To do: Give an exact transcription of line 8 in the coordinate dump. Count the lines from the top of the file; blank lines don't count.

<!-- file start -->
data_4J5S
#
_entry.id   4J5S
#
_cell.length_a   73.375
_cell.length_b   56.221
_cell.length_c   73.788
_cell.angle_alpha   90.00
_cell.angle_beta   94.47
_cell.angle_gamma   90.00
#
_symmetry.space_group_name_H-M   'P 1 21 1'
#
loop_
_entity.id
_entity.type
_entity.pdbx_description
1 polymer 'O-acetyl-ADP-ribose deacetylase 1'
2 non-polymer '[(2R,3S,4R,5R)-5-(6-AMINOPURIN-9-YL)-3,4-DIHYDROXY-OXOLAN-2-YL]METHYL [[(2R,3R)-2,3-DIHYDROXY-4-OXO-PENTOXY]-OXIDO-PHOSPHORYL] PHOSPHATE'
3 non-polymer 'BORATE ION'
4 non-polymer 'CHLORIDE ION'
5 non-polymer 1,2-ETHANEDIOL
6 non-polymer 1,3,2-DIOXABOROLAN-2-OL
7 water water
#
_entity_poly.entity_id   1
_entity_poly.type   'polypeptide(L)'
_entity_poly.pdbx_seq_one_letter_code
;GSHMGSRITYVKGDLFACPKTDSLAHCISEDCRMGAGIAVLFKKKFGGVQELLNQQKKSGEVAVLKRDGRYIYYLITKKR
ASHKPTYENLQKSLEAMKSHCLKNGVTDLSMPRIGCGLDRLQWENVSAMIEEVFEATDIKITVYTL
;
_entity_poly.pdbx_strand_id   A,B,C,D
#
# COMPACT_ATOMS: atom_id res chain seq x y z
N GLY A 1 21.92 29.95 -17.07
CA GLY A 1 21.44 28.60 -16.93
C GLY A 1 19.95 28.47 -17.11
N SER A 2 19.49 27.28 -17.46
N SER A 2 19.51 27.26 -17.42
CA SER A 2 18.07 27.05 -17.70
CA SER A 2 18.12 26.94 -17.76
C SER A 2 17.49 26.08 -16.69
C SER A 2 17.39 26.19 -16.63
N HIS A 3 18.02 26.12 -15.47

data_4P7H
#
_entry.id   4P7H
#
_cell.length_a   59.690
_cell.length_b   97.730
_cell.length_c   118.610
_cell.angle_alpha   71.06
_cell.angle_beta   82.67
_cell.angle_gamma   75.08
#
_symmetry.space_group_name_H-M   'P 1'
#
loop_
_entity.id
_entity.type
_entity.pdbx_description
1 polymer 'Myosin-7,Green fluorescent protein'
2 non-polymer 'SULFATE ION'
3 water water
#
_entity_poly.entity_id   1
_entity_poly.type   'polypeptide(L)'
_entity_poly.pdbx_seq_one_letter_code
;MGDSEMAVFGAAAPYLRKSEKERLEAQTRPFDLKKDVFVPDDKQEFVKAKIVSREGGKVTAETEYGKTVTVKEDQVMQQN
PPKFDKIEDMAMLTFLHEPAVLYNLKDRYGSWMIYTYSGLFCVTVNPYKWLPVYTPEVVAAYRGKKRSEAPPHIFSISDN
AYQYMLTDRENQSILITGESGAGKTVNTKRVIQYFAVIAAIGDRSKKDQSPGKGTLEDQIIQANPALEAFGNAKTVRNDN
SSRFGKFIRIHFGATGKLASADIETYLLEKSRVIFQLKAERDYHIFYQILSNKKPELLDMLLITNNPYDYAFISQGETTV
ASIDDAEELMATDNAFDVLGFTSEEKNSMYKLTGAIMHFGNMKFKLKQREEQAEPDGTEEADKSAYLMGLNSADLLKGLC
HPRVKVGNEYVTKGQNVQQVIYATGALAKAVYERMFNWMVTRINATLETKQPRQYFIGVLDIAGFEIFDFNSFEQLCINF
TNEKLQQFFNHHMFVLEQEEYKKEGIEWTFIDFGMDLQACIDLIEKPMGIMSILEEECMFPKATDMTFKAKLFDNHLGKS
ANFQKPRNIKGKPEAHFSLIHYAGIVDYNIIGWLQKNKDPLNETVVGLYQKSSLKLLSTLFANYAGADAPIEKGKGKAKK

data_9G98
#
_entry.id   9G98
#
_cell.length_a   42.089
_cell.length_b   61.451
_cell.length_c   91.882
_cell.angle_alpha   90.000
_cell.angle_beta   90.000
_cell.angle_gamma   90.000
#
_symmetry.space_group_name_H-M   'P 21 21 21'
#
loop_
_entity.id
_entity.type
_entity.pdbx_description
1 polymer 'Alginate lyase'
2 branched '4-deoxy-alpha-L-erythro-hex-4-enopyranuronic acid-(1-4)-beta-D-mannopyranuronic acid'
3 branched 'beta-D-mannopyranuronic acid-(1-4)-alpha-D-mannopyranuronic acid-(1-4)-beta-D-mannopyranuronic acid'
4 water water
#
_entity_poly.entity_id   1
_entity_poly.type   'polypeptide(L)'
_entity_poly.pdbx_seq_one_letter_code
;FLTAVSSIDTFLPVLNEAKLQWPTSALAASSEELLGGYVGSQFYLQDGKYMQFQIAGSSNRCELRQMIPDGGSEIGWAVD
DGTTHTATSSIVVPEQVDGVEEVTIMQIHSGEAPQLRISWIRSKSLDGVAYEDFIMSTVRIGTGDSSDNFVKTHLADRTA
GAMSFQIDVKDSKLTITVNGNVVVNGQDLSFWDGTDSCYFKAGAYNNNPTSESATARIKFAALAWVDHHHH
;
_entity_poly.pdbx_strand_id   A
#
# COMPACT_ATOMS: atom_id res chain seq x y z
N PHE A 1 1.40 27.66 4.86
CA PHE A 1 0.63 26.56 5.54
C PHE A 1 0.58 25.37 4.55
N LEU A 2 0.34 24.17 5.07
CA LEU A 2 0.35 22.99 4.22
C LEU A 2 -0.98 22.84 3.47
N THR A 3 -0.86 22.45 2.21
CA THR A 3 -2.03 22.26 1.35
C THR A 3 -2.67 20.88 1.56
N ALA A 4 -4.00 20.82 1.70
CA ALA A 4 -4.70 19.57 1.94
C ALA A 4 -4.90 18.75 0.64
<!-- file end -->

_cell.angle_alpha   90.00